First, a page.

High cholesterol: Nutritionist reveals top prevention tips
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Silent yet harmful, high cholesterol can boost your risk of severe health problems, such as heart disease and stroke. Characterised by a lack of symptoms, this condition can quietly build up in your arteries. Fortunately, research highlights a small food item that could help lower levels by 11.6 percent.
If you’re not aware, high cholesterol describes having too much of a fatty substance called cholesterol in your blood.
The NHS shares that this condition affects more than 40 percent of Britons.
Just like high blood pressure, this condition doesn’t cause many symptoms.
But it’s important to keep high levels in check to avoid further health complications.
One food that can help do that are pistachios, according to research published in Science Daily.
The study found that a daily handful of pistachio nuts may help to lower cholesterol.
On top of that, this dose can provide the antioxidants usually found in leafy green vegetables and brightly coloured fruit.
Sarah K. Gebauer, a graduate student in integrative biosciences from Penn State University, said: “Pistachio amounts of 1.5 ounces and three ounces – one to two handfuls – reduced risk for cardiovascular disease by significantly reducing LDL [low-density lipoprotein] cholesterol levels and the higher dose significantly reduced lipoprotein ratios.”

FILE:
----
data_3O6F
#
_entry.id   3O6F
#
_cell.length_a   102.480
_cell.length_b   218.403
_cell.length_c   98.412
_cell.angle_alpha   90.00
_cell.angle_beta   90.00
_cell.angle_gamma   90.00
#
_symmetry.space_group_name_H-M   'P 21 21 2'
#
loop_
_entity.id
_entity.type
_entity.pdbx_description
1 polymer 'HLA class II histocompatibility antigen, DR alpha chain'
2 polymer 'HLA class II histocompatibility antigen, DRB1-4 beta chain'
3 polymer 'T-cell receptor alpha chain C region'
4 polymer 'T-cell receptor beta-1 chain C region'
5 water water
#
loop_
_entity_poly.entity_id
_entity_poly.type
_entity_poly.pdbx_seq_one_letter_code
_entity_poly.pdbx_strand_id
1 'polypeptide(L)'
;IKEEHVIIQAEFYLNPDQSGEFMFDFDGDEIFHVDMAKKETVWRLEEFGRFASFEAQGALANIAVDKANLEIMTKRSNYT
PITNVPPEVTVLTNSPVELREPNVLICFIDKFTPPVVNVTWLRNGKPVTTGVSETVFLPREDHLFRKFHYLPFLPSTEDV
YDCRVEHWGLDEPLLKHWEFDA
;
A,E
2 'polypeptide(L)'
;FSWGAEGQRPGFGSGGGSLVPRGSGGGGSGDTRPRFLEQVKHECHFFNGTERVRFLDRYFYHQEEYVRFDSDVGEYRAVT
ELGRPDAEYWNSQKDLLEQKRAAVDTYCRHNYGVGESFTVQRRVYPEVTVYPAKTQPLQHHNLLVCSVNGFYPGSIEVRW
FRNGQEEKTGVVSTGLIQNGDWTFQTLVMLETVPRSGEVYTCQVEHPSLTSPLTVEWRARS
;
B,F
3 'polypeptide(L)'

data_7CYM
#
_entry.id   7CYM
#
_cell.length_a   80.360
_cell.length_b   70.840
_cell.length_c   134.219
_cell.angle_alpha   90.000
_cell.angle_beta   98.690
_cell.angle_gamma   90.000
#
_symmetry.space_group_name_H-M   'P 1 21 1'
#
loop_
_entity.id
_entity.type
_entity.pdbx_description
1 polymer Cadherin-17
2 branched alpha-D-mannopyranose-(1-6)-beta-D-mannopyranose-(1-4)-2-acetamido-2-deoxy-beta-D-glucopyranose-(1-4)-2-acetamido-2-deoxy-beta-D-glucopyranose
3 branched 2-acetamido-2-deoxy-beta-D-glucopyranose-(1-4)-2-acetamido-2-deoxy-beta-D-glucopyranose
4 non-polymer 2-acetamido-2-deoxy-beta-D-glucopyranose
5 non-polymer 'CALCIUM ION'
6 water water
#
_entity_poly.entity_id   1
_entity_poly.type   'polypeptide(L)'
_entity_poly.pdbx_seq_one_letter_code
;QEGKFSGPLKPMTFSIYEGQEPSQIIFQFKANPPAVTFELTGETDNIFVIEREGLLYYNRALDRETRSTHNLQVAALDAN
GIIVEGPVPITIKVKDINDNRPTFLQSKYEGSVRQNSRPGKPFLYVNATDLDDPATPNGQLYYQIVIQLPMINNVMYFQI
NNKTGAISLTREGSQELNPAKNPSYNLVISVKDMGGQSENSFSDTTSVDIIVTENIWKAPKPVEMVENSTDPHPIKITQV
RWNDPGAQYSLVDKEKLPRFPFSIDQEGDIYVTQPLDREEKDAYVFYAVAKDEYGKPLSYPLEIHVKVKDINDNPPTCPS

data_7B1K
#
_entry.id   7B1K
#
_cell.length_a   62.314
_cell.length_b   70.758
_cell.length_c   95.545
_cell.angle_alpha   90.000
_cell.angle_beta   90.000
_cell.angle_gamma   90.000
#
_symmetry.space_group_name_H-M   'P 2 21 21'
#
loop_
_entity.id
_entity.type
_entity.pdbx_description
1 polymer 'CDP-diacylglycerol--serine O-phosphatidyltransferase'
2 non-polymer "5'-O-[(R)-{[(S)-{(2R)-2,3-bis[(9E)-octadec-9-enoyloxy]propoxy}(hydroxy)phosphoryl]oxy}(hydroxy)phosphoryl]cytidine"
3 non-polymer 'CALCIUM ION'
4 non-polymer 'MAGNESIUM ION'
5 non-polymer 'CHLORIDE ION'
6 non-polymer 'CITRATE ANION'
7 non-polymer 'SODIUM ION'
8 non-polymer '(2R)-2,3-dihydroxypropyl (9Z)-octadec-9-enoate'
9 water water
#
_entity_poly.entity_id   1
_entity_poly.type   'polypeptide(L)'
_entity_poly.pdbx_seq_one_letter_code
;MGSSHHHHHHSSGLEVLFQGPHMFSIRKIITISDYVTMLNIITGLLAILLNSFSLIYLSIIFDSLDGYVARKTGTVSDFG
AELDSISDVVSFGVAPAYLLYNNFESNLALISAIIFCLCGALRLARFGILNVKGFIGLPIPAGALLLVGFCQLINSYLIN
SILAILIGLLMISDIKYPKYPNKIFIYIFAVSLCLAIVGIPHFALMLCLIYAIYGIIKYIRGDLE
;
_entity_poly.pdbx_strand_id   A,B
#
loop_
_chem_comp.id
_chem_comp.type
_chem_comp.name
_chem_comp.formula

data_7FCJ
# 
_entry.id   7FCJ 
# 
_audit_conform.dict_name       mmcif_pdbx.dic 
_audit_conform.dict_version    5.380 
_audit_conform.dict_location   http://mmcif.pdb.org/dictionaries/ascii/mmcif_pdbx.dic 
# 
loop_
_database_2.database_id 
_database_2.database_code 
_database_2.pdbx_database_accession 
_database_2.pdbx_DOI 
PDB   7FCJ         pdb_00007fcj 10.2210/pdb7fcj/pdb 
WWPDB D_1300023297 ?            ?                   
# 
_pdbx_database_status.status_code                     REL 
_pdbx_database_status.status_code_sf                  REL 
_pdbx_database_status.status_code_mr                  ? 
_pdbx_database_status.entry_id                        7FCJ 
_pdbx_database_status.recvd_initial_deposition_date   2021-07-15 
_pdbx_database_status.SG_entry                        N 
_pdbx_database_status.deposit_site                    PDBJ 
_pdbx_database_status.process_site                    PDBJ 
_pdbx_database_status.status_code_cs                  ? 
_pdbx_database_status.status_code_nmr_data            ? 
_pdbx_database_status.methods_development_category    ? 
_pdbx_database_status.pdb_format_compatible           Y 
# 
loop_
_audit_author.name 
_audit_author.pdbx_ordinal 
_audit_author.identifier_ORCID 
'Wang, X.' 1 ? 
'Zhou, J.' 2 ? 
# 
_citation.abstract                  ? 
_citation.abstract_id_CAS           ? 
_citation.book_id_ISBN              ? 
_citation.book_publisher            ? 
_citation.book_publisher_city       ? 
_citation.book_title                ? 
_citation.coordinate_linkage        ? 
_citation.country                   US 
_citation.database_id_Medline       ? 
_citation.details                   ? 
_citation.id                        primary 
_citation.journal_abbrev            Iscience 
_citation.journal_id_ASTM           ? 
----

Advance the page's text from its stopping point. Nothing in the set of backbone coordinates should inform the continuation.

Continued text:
The study subjects began the trial by eating an average American diet consisting of 35 percent total fat and 11 percent saturated fat for two weeks.
After this kick-off, the researchers then tested three diets which were followed by the subjects for four weeks with a two-week break in between.
Two out of the three diets included pistachio portions measured at 1.5 ounces and three ounces respectively.
The pistachio regimen included both the nuts as a snack and as part of a recipe.
From pistachio muffins to pistachio pesto, the participants were “generally” pleased with their diet protocols.
The researchers measured the participants’ blood and found that three ounces of the nut cut “bad” cholesterol by 11.6 percent.
“Bad” cholesterol, also known as LDL cholesterol, is the culprit making you prone to heart problems.
Plus, the total cholesterol reduction was measured at 8.4 percent.
Heart UK explains why nuts, in general, are good at busting cholesterol.
Apart from being rich in unsaturated fats, they are also low in saturated fat – “a mix which can help to keep your cholesterol in check”.
They add: “[Nuts] contain fibre which can help block some cholesterol being absorbed into the blood stream from the gut, as well as protein, vitamin E, magnesium, potassium, natural plant sterols and other plant nutrients which help keep your body healthy.
“They’re also filling, so you’re less likely to snack on other things.”
And other health portals, including Mayo Clinic, also highlight the benefits of adding a handful to your diet.
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